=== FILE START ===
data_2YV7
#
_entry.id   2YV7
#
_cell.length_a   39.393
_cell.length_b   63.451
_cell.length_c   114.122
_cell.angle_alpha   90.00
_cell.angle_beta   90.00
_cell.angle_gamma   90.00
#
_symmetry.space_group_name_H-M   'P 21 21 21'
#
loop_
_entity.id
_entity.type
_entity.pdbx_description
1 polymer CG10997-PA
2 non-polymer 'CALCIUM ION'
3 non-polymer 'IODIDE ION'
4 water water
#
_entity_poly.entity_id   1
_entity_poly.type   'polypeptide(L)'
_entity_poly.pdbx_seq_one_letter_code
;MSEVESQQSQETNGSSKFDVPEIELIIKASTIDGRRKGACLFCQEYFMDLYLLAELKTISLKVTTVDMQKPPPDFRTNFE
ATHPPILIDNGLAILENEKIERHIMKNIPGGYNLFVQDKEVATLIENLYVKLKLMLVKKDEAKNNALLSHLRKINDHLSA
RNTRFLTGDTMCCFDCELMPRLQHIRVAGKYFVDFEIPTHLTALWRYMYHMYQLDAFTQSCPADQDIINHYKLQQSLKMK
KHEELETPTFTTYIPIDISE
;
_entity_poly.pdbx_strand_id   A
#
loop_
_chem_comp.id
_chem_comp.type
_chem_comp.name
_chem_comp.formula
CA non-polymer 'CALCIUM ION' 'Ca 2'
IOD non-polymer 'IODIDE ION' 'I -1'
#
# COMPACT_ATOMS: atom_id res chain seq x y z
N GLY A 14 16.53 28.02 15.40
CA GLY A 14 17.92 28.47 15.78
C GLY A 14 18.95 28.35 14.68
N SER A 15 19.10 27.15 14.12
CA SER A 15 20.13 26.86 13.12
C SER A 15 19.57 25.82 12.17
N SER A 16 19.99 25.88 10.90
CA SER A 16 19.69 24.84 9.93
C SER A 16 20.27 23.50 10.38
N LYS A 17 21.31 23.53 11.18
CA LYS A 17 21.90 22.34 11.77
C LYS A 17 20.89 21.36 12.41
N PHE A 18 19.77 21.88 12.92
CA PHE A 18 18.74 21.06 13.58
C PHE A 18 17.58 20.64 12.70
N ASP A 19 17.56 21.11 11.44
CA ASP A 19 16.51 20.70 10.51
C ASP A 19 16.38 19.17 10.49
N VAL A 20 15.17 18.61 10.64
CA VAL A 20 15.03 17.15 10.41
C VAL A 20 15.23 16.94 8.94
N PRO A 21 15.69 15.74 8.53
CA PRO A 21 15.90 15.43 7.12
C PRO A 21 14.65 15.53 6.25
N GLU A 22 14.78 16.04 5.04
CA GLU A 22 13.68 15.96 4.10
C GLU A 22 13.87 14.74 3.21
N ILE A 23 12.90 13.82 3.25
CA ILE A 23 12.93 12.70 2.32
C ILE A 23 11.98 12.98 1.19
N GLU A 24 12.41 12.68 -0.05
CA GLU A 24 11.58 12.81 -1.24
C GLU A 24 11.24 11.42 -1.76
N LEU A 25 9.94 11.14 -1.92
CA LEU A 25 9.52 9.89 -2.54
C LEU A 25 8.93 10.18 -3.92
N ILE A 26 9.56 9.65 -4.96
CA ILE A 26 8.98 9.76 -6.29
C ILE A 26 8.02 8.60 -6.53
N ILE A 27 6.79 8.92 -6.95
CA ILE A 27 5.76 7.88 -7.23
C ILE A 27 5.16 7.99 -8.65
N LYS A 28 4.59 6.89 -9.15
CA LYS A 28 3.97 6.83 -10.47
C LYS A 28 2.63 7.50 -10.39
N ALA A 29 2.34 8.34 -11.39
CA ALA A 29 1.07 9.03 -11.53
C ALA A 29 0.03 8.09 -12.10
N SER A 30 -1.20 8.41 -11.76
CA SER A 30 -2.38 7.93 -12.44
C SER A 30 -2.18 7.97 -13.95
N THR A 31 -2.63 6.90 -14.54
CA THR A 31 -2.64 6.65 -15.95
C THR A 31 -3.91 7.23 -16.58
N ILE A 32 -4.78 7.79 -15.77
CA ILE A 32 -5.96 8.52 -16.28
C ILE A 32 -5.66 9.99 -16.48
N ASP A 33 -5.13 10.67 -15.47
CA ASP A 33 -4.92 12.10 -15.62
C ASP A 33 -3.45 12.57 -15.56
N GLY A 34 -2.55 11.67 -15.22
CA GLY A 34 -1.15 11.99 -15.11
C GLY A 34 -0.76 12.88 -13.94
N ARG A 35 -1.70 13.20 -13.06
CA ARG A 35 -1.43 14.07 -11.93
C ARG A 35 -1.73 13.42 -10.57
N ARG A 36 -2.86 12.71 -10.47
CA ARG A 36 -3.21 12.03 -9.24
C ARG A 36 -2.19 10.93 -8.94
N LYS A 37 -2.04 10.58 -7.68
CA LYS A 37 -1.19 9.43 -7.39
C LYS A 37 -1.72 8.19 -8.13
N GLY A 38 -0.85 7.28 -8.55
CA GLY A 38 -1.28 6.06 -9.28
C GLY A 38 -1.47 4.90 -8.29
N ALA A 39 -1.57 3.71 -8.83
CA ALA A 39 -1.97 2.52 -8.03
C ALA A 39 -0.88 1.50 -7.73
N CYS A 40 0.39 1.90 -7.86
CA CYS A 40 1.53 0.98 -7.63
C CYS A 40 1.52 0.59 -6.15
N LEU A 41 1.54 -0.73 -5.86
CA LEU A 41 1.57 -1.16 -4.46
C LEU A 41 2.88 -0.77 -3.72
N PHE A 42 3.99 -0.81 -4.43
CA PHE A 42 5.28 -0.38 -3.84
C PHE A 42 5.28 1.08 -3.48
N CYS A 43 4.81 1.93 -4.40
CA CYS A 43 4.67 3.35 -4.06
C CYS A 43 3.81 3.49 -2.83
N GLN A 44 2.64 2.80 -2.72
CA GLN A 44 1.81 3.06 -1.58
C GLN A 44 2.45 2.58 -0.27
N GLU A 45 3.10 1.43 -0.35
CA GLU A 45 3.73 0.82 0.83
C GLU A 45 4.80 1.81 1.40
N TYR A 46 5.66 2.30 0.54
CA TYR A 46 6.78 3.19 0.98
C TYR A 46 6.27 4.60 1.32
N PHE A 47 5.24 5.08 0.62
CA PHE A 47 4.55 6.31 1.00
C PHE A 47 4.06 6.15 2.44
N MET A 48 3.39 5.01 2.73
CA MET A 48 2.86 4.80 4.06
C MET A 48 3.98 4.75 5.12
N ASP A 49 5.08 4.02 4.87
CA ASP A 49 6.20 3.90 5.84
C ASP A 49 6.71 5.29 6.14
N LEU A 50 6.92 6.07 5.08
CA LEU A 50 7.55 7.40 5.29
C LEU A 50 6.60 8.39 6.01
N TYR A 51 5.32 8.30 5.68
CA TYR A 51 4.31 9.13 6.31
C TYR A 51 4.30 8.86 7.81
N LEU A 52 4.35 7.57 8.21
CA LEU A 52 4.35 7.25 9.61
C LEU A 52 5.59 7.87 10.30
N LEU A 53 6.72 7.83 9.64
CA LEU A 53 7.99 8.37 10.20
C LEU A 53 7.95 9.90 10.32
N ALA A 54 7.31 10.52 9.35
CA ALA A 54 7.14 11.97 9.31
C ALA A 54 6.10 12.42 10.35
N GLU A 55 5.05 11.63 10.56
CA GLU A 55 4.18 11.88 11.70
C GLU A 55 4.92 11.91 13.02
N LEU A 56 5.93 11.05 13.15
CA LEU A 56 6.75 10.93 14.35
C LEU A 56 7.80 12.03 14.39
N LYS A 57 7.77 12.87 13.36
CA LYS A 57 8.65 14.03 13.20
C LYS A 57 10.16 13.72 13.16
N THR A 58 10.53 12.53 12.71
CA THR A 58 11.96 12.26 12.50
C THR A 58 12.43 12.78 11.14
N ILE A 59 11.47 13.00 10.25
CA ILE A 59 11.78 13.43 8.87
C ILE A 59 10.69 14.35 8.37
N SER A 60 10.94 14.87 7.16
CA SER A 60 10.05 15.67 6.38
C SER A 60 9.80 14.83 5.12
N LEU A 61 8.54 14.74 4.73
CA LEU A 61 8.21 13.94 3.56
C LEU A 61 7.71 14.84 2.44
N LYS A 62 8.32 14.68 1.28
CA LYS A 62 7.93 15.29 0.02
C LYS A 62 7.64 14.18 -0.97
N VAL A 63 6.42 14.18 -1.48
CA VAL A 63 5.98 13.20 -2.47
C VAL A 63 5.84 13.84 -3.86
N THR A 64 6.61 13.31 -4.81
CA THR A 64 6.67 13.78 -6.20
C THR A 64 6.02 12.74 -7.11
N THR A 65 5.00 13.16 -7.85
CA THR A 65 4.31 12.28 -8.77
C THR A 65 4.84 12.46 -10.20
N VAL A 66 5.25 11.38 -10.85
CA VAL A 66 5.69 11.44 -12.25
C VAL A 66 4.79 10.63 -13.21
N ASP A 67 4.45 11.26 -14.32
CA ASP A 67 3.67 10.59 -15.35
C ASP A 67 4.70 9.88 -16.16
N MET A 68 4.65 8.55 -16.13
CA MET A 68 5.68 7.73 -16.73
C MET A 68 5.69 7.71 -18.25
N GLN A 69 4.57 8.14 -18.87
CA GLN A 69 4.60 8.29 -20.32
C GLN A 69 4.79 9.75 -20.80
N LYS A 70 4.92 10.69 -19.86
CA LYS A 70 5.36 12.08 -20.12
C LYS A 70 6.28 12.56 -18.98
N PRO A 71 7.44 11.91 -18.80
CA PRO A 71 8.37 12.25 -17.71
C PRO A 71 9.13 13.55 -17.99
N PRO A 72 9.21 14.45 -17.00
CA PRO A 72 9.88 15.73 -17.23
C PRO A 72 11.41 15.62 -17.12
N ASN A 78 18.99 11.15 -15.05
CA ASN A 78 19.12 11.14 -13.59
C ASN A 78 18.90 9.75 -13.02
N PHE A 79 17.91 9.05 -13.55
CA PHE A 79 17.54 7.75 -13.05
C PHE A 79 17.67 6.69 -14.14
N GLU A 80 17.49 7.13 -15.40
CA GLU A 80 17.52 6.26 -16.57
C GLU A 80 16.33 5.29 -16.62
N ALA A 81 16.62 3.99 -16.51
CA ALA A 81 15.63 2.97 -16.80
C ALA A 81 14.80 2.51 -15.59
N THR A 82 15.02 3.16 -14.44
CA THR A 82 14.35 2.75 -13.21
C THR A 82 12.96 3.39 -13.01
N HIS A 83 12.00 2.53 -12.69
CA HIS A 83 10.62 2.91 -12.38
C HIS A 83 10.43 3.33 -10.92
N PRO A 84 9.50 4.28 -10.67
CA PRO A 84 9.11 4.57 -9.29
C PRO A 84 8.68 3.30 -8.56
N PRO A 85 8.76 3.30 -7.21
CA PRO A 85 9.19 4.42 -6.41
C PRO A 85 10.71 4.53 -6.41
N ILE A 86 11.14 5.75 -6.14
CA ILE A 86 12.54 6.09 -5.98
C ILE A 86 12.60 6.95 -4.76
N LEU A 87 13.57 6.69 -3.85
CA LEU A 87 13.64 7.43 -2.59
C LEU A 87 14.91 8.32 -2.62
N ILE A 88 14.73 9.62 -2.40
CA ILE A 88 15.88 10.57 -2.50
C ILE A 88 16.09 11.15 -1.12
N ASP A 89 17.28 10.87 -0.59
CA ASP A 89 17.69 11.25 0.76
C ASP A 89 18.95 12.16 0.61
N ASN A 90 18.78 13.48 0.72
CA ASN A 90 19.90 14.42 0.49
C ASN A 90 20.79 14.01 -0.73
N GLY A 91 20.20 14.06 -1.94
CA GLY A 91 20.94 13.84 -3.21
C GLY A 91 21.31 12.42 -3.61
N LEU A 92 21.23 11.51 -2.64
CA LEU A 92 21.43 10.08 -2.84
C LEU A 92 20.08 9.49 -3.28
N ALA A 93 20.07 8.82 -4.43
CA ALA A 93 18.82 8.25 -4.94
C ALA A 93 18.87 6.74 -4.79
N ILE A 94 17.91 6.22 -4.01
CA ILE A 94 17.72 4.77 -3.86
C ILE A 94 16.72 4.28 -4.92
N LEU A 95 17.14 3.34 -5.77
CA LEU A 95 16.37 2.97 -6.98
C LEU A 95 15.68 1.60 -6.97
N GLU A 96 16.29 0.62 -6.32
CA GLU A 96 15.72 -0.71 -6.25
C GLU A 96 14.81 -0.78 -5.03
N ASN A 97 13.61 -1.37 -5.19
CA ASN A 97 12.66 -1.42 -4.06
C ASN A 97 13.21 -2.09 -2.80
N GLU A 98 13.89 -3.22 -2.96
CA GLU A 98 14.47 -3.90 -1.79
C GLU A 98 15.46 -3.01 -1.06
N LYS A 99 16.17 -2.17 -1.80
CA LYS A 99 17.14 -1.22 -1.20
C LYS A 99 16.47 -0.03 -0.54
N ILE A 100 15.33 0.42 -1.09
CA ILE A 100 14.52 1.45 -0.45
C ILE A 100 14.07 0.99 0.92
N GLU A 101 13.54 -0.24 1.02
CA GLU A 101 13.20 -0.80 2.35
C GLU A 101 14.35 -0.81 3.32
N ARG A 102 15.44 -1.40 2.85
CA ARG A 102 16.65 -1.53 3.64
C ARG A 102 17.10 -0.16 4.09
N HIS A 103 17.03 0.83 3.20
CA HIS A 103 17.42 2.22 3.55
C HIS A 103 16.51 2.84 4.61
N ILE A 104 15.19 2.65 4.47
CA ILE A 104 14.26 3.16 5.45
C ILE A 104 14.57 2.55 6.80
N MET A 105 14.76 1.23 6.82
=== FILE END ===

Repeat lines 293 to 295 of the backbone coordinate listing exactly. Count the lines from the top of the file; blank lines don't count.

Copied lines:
C ARG A 102 17.10 -0.16 4.09
N HIS A 103 17.03 0.83 3.20
CA HIS A 103 17.42 2.22 3.55